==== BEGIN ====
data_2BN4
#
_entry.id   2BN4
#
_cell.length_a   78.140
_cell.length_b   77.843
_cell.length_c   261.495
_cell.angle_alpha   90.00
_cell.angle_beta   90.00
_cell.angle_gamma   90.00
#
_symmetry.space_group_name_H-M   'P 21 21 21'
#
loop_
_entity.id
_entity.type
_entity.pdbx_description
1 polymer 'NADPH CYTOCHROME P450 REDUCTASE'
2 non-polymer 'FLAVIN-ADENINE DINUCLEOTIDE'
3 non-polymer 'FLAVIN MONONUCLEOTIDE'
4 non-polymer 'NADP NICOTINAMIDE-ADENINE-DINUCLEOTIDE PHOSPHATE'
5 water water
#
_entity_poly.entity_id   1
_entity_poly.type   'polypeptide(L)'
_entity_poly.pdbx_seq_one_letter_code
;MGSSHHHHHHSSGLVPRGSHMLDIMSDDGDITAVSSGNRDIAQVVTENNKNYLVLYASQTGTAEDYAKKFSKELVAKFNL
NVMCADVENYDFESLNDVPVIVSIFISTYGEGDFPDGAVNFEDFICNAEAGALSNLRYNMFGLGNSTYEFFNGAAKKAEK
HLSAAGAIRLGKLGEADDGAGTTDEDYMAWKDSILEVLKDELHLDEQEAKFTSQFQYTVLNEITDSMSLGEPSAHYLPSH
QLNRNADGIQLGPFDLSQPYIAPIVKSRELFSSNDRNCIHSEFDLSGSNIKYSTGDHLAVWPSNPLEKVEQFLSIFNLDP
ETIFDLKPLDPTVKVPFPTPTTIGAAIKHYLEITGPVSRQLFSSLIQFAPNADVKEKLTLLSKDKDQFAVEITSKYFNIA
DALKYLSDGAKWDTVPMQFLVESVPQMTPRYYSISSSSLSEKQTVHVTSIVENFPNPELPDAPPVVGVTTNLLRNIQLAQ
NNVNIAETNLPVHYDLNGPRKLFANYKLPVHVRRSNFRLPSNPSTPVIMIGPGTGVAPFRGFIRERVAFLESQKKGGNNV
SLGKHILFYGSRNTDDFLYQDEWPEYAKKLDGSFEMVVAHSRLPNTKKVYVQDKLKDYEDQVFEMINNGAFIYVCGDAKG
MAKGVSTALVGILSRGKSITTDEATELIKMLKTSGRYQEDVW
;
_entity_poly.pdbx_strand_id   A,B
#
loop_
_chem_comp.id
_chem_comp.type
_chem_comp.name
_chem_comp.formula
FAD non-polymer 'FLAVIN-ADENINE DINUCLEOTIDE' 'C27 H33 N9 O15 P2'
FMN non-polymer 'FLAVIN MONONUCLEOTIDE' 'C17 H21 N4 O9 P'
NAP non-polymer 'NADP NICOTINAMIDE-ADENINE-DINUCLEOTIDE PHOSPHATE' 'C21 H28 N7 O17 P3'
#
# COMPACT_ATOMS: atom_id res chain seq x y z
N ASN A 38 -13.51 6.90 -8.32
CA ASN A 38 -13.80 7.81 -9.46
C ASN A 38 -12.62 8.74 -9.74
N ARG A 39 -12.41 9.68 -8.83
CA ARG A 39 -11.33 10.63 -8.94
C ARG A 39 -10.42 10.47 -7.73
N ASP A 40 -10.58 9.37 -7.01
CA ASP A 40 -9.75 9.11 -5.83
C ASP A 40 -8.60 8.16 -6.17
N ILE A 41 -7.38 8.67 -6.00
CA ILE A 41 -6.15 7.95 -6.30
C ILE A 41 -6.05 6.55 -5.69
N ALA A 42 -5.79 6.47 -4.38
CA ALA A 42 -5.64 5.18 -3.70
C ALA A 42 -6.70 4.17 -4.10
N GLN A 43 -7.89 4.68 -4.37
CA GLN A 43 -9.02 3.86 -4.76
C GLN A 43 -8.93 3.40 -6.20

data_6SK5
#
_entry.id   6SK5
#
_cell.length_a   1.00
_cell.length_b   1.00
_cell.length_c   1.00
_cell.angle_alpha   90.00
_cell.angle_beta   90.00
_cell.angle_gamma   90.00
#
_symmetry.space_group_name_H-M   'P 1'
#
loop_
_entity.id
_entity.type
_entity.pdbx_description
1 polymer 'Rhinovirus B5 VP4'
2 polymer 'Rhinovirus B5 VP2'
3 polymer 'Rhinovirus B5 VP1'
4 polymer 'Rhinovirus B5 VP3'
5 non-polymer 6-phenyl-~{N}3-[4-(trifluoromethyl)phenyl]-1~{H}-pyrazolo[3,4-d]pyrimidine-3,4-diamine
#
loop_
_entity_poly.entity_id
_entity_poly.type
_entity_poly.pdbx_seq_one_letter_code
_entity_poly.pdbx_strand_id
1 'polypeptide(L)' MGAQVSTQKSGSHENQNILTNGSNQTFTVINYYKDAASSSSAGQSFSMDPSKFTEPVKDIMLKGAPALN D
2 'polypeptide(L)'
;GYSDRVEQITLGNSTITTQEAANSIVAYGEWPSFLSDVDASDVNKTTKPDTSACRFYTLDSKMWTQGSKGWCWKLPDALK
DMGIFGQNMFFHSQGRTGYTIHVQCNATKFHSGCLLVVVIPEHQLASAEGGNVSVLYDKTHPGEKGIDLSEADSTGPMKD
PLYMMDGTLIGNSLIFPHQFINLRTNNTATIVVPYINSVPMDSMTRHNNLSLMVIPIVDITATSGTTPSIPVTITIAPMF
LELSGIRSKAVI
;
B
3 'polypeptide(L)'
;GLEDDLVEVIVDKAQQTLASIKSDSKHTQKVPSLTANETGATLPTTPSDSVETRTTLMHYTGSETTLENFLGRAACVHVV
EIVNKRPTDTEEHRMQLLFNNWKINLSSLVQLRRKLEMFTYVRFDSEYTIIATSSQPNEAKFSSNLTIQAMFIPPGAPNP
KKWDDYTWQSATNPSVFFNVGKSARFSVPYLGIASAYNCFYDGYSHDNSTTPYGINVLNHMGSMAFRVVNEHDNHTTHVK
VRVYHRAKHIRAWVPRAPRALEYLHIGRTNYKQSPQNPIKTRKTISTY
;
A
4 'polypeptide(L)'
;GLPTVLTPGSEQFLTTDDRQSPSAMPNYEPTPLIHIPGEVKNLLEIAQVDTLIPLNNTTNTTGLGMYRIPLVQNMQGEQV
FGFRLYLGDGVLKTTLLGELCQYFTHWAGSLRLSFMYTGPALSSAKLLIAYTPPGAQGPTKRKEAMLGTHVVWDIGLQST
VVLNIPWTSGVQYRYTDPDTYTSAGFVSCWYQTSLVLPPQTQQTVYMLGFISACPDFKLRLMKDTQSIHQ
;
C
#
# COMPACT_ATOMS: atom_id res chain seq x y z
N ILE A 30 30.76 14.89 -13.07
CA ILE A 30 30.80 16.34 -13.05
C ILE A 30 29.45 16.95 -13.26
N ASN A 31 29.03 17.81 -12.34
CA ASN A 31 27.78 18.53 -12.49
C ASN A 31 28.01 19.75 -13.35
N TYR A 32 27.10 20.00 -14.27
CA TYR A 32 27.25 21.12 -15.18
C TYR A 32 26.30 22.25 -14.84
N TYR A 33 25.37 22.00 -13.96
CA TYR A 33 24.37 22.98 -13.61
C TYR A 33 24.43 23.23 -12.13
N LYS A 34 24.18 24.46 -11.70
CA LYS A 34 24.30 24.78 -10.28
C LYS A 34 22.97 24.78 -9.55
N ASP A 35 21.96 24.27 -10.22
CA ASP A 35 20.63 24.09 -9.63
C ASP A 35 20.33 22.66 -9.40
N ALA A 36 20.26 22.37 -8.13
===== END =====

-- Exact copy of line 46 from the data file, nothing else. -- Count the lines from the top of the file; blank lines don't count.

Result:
NAP non-polymer 'NADP NICOTINAMIDE-ADENINE-DINUCLEOTIDE PHOSPHATE' 'C21 H28 N7 O17 P3'